Some of the concerts at the festival named after the legendary Swami Haridas in Vrindavan were of high calibre.

Vrindavan is one of the most important places in the sacred geography of Hinduism’s Krishna cult. It is also the place where the famous saint-musician Sant Haridas lived and built the famous Bankebihari temple. Legend has it that he was the guru of Tansen and also of Baiju Bawra, a mythical character who has been immortalised by the Hindi film of the same name, much in the same way as Anarkali was by K. Asif’s “Mughal-e-Azam”. For nearly 150 years, a music and dance festival has been organised in Vrindavan to pay tribute to the memory of Swami Haridas.

This year’s two-day festival opened last Friday and its highlight was a Hindustani vocal recital by the Rajan Mishra-Sajan Mishra duo who came on the stage well past midnight. They very appropriately chose Darbari Kanhda, a creation of Sant Haridas’s disciple Tansen, and sang a vilambit Ek tala composition “Main bharose apne Ram ke”. With a deep and sonorous voice, the Mishra brothers in unison developed the raga at an unhurried pace in a style reminiscent of Amir Khan and Bhimsen Joshi. Their treatment of bol-alaps was imaginative and aesthetically appealing as also their occasional forays into layakari. The only jarring element was the sudden spurts of increased volume in their voice projection. In higher octaves, the quality of voice underwent a noticeable change and a certain hollowness seemed to have crept in. However, the double and triple note treatments, especially in the aakaar taans and sargam taans were quite impressive as was their attractive manner of arriving at the sam. Their aakaar taans were not very fast but that did not detract from their overall impact. They also sang a drut Teen tala composition “Pratham jyoti jwala” and regaled the audience with their forceful taans and playful layakari. The trademark gamaks of Darbari were also there in full strength. However, one wished they had accorded a little less importance to singing sargams.

After wrapping up Darbari Kanhda, Rajan Mishra and Sajan Mishra moved on to the charming Khamaj thaat raga Jhinjhoti that finds its best expression in the mandra and madhya saptaks (lower and middle octaves). As most of the melodic activity in Darbari Kanhda too takes place in the mandra and madhya saptak, it was musically a very apt choice. The Mishra brothers began with a Khayal-ang thumri describing the playfulness of Krishna “Karat langarai mo so Kanhai” and gave it a leisurely treatment. They sang two other similar compositions in the same raga “Mohan mohe jane do” and “Sagun bicharo re” and attempted some bol-banao flourishes also. They concluded their recital with a scintillating prayer “Jai jai Durge maa” in the pentatonic raga Durga. On the whole, it was a satisfying performance. Ashis Sengupta accompanied them on tabla.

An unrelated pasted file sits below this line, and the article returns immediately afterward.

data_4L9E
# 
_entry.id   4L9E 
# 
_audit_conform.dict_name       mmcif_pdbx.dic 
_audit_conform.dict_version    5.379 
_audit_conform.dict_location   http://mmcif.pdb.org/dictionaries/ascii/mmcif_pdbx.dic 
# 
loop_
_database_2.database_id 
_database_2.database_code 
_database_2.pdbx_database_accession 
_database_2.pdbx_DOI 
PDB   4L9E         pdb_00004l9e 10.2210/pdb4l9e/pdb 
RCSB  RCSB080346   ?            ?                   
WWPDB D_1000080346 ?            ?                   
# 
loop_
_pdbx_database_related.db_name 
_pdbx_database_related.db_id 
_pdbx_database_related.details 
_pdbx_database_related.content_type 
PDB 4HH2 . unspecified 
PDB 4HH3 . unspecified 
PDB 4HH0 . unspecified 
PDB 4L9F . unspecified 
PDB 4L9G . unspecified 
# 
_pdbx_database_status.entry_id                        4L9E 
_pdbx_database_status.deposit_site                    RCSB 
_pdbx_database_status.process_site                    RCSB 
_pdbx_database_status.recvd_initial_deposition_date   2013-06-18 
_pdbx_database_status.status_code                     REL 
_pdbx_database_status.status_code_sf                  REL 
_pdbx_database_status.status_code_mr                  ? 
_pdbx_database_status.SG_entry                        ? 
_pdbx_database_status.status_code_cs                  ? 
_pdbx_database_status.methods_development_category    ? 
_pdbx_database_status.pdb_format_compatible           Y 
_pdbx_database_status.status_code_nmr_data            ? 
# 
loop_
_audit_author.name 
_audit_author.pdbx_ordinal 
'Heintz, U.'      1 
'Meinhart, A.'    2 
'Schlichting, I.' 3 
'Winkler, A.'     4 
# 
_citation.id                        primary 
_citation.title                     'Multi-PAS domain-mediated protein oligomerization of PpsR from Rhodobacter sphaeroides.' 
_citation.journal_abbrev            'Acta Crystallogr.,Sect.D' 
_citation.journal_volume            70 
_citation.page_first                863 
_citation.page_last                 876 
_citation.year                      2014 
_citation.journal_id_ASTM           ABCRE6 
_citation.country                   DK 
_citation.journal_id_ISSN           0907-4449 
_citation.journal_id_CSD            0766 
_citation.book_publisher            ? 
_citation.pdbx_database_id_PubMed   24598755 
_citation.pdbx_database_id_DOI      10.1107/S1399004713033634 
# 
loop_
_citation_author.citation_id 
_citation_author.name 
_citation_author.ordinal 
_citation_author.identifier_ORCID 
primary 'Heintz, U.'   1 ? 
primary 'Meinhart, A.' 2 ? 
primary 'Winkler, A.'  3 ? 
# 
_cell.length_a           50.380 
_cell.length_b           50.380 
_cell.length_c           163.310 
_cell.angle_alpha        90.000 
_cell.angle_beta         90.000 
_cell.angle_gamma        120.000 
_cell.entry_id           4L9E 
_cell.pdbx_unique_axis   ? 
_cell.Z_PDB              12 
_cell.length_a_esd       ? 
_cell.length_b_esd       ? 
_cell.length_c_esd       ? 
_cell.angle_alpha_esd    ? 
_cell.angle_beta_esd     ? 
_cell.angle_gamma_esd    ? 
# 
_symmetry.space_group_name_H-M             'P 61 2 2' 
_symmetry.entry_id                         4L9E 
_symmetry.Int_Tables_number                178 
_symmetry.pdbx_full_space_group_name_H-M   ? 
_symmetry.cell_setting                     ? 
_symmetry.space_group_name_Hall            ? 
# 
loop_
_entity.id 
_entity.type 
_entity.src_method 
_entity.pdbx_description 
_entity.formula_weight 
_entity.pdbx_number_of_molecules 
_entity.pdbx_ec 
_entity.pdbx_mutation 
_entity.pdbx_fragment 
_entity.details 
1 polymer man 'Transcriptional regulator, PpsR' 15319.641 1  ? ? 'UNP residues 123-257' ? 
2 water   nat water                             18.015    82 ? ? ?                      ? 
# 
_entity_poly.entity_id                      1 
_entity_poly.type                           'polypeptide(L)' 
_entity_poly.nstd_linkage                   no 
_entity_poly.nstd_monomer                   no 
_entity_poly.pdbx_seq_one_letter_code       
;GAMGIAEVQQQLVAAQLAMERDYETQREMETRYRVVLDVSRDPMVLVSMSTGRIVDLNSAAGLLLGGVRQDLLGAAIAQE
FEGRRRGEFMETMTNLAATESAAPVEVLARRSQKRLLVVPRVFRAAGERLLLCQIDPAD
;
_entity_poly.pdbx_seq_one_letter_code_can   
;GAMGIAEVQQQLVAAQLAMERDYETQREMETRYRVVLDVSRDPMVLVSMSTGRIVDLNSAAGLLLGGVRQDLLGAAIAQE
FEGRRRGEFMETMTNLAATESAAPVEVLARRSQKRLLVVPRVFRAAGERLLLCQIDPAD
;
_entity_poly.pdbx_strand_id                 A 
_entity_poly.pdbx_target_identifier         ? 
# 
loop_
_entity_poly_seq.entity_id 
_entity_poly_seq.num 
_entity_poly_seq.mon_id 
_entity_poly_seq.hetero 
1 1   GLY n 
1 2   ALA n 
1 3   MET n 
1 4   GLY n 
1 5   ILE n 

A solo pakhawaj recital by a young Rishishankar Upadhyaya was another highlight of the evening. Accompanied by his mother Lalita Upadhyaya on harmonium, he mesmerised the audience with his great form as well as deep understanding of the art of pakhawaj playing. A disciple of his father Ravishankar Upadhyaya, he played mohars, rela, paran, tripalli and many varieties of chakkardar tihais to showcase his taiyari with youthful exuberance.

Another very young musician also made an appearance on the first evening. Bhaskar Nath, nephew of the late Jagannath, presented a shehnai recital with a rendering of Maru Bihag. After playing a short alap, he moved on to a vilambit Teen tala composition offering a glimpse of the jod section also. His drut composition reminded one of the famous Prabha Atre rendering “Jagoon main saari raina”. The tonal quality of his instrument left something to be desired as it sounded a little too sharp.

An ensemble of vocal performance assisted by sitar, flute, tabla and pakhawaj — called Panchnaad — also presented its eclectic fare in raga Jog. It is a regular feature of the festival and performs every year. It was pleasing to the ear but nothing more.